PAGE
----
Our Farm Philosophy
The basic “toolkit” of the natural farming methods was put together by Subhash Palekar. He is a former agricultural scientist, disillusioned by the ill effects of the green revolution on his own family farm, who drew from extensive research to recover traditional Indian farming practices, carried out during the early 1990’s (see Palekar’s website: palekarzerobudgetspiritualfarming.org/Natural Farming.aspx).
The farming philosophy is based on the four pillars below:
1. Jeevamrut is a fermented microbial culture. It provides nutrients, but most importantly, acts as a catalytic agent that promotes the activity of microorganisms in the soil, as well as increases earthworm activity; During the 48 hour fermentation process, the aerobic and anaerobic bacteria present in the cow dung and urine multiply as they eat up organic ingredients (like pulse flour). A handful of undisturbed soil is also added to the preparation, as inoculate of native species of microbes and organisms. It also helps to prevent fungal and bacterial plant diseases.
2. Jeejamrut is a treatment used for seeds, seedlings or any planting material. It is effective in protecting young roots from fungus as well as from soil-borne and seed borne diseases that commonly affect plants after the monsoon period. It is composed of similar ingredients as Jeevamrut – local cow dung, a powerful natural fungicide, and cow urine, a strong anti-bacterial liquid, lime, soil.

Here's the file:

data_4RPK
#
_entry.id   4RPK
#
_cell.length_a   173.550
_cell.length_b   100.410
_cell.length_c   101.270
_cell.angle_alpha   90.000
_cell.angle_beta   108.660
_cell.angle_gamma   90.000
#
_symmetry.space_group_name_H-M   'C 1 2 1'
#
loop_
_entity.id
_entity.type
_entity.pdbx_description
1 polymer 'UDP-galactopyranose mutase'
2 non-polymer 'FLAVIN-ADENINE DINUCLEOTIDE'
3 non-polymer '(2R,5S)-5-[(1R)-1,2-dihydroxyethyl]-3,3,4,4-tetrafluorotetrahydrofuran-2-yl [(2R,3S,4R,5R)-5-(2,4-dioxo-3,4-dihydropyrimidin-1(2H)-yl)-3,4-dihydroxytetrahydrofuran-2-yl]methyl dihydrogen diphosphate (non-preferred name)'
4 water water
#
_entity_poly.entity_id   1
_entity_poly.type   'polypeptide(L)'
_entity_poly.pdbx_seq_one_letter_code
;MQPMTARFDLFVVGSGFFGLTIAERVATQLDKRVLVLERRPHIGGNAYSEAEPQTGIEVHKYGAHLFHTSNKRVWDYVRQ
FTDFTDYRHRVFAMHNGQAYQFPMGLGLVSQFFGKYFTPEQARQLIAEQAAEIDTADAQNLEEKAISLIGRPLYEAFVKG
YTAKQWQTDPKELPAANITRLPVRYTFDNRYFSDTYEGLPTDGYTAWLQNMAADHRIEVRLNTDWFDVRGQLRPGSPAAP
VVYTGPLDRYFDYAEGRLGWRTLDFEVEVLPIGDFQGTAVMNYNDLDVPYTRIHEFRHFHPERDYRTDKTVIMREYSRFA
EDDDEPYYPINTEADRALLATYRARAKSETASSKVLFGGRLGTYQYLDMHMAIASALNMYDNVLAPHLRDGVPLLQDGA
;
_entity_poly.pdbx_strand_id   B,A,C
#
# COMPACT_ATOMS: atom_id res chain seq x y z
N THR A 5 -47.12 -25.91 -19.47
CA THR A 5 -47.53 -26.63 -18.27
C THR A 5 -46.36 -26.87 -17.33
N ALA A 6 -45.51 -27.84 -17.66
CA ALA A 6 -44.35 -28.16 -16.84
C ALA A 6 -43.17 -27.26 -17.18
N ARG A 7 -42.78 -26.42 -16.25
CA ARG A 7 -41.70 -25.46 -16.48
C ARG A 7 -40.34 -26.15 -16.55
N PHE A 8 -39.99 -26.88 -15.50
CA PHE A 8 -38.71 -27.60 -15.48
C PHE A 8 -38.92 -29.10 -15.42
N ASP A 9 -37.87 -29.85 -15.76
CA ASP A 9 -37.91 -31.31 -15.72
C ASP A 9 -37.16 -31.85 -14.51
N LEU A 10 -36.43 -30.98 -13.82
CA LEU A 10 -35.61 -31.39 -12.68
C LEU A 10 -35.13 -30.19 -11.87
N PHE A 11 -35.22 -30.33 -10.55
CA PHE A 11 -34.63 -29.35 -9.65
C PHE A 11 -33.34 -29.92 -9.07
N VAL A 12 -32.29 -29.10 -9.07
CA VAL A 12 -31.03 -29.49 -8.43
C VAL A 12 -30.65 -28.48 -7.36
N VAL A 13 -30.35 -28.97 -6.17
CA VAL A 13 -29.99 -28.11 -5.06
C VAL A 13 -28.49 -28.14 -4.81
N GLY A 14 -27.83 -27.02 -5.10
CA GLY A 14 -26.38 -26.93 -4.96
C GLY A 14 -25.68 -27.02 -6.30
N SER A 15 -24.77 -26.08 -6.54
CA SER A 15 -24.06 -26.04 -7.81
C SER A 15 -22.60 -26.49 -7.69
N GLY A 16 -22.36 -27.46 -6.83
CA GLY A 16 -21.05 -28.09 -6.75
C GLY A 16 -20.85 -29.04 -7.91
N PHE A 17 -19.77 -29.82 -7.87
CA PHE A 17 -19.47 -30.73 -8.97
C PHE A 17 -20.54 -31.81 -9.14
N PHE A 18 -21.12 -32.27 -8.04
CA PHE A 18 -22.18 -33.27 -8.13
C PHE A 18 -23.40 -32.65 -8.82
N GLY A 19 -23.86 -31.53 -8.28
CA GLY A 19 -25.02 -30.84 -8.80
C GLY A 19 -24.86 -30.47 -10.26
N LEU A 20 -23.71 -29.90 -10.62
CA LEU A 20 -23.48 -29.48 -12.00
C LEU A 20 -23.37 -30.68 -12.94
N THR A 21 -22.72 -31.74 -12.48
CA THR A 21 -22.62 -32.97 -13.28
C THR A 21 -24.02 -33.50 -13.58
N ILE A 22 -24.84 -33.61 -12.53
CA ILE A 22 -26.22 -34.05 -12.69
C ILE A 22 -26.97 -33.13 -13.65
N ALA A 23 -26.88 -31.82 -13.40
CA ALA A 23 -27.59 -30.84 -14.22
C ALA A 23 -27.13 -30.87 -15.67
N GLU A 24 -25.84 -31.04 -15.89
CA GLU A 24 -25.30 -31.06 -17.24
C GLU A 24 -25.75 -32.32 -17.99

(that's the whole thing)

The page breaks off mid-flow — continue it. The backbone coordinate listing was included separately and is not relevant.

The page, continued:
3. Acchadana – Mulching. There are three types of mulching:
a. Soil Mulch: This protects topsoil during cultivation and does not destroy it by tilling. It promotes aeration and water retention in the soil. Palekar suggests avoiding deep ploughing.
b. Straw Mulch: Straw material usually refers to the dried biomass waste of previous crops, but as Palekar suggests, it can be composed of the dead material of any living being (plants, animals, etc). Palekar's approach to soil fertility is very simple – provide dry organic material which will decompose and form humus through the activity of the soil biota which is activated by microbial cultures.
c. Live Mulch (symbiotic intercrops and mixed crops): According to Palekar, it is essential to develop multiple cropping patterns of monocotyledons (monocots; Monocotyledons seedlings have one seed leaf) and dicotyledons (dicots; Dicotyledons seedlings have two seed leaves) grown in the same field, to supply all essential elements to the soil and crops. For instance, legumes are of the dicot group and are nitrogen-fixing plants. Monocots such as rice and wheat supply other elements like potash, phosphate and sulphur.
4. Whapasa – moisture: Palekar challenges the idea that plant roots need a lot of water, thus countering the over reliance on irrigation in green revolution farming. According to him, what roots need is water vapor. Whapasa is the condition where there are both air molecules and water molecules present in the soil, and he encourages reducing irrigation, irrigating only at noon he entire Natural Farming method is centred on the Indian cow, which historically has been part of Indian rural life.